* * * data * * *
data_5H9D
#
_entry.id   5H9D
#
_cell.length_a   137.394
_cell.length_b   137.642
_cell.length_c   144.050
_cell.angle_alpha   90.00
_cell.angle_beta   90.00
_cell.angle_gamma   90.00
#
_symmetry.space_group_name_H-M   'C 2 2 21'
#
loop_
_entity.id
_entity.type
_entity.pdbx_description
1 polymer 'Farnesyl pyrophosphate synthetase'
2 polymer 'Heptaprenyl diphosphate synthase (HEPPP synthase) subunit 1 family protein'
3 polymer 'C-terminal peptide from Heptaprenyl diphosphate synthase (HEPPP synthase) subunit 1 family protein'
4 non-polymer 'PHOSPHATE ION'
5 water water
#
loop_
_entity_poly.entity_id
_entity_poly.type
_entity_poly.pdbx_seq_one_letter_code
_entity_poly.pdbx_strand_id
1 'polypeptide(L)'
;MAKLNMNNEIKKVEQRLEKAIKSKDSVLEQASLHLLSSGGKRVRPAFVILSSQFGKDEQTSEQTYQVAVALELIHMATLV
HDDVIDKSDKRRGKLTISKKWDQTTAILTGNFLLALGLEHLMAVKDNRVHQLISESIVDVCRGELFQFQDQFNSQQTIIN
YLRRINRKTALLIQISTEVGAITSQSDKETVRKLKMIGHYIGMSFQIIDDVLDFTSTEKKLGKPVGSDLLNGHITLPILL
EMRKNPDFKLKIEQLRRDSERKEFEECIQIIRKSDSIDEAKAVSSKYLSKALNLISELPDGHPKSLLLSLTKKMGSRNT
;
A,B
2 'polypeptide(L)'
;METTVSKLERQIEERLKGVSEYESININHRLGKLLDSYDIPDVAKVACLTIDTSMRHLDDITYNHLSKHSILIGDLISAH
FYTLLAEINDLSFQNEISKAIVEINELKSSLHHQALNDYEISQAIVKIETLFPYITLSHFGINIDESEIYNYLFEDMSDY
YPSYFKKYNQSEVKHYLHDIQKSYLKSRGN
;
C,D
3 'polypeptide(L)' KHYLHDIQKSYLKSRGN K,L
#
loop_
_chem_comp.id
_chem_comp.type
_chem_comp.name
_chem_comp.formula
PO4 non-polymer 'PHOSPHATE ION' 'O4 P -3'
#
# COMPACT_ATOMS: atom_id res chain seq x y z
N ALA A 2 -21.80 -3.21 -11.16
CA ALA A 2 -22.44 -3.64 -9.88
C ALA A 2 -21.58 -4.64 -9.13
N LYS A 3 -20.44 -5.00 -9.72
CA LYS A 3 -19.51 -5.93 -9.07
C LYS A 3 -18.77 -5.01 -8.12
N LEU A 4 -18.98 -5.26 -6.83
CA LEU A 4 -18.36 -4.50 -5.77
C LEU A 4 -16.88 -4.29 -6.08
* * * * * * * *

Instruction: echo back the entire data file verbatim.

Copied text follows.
data_5H9D
#
_entry.id   5H9D
#
_cell.length_a   137.394
_cell.length_b   137.642
_cell.length_c   144.050
_cell.angle_alpha   90.00
_cell.angle_beta   90.00
_cell.angle_gamma   90.00
#
_symmetry.space_group_name_H-M   'C 2 2 21'
#
loop_
_entity.id
_entity.type
_entity.pdbx_description
1 polymer 'Farnesyl pyrophosphate synthetase'
2 polymer 'Heptaprenyl diphosphate synthase (HEPPP synthase) subunit 1 family protein'
3 polymer 'C-terminal peptide from Heptaprenyl diphosphate synthase (HEPPP synthase) subunit 1 family protein'
4 non-polymer 'PHOSPHATE ION'
5 water water
#
loop_
_entity_poly.entity_id
_entity_poly.type
_entity_poly.pdbx_seq_one_letter_code
_entity_poly.pdbx_strand_id
1 'polypeptide(L)'
;MAKLNMNNEIKKVEQRLEKAIKSKDSVLEQASLHLLSSGGKRVRPAFVILSSQFGKDEQTSEQTYQVAVALELIHMATLV
HDDVIDKSDKRRGKLTISKKWDQTTAILTGNFLLALGLEHLMAVKDNRVHQLISESIVDVCRGELFQFQDQFNSQQTIIN
YLRRINRKTALLIQISTEVGAITSQSDKETVRKLKMIGHYIGMSFQIIDDVLDFTSTEKKLGKPVGSDLLNGHITLPILL
EMRKNPDFKLKIEQLRRDSERKEFEECIQIIRKSDSIDEAKAVSSKYLSKALNLISELPDGHPKSLLLSLTKKMGSRNT
;
A,B
2 'polypeptide(L)'
;METTVSKLERQIEERLKGVSEYESININHRLGKLLDSYDIPDVAKVACLTIDTSMRHLDDITYNHLSKHSILIGDLISAH
FYTLLAEINDLSFQNEISKAIVEINELKSSLHHQALNDYEISQAIVKIETLFPYITLSHFGINIDESEIYNYLFEDMSDY
YPSYFKKYNQSEVKHYLHDIQKSYLKSRGN
;
C,D
3 'polypeptide(L)' KHYLHDIQKSYLKSRGN K,L
#
loop_
_chem_comp.id
_chem_comp.type
_chem_comp.name
_chem_comp.formula
PO4 non-polymer 'PHOSPHATE ION' 'O4 P -3'
#
# COMPACT_ATOMS: atom_id res chain seq x y z
N ALA A 2 -21.80 -3.21 -11.16
CA ALA A 2 -22.44 -3.64 -9.88
C ALA A 2 -21.58 -4.64 -9.13
N LYS A 3 -20.44 -5.00 -9.72
CA LYS A 3 -19.51 -5.93 -9.07
C LYS A 3 -18.77 -5.01 -8.12
N LEU A 4 -18.98 -5.26 -6.83
CA LEU A 4 -18.36 -4.50 -5.77
C LEU A 4 -16.88 -4.29 -6.08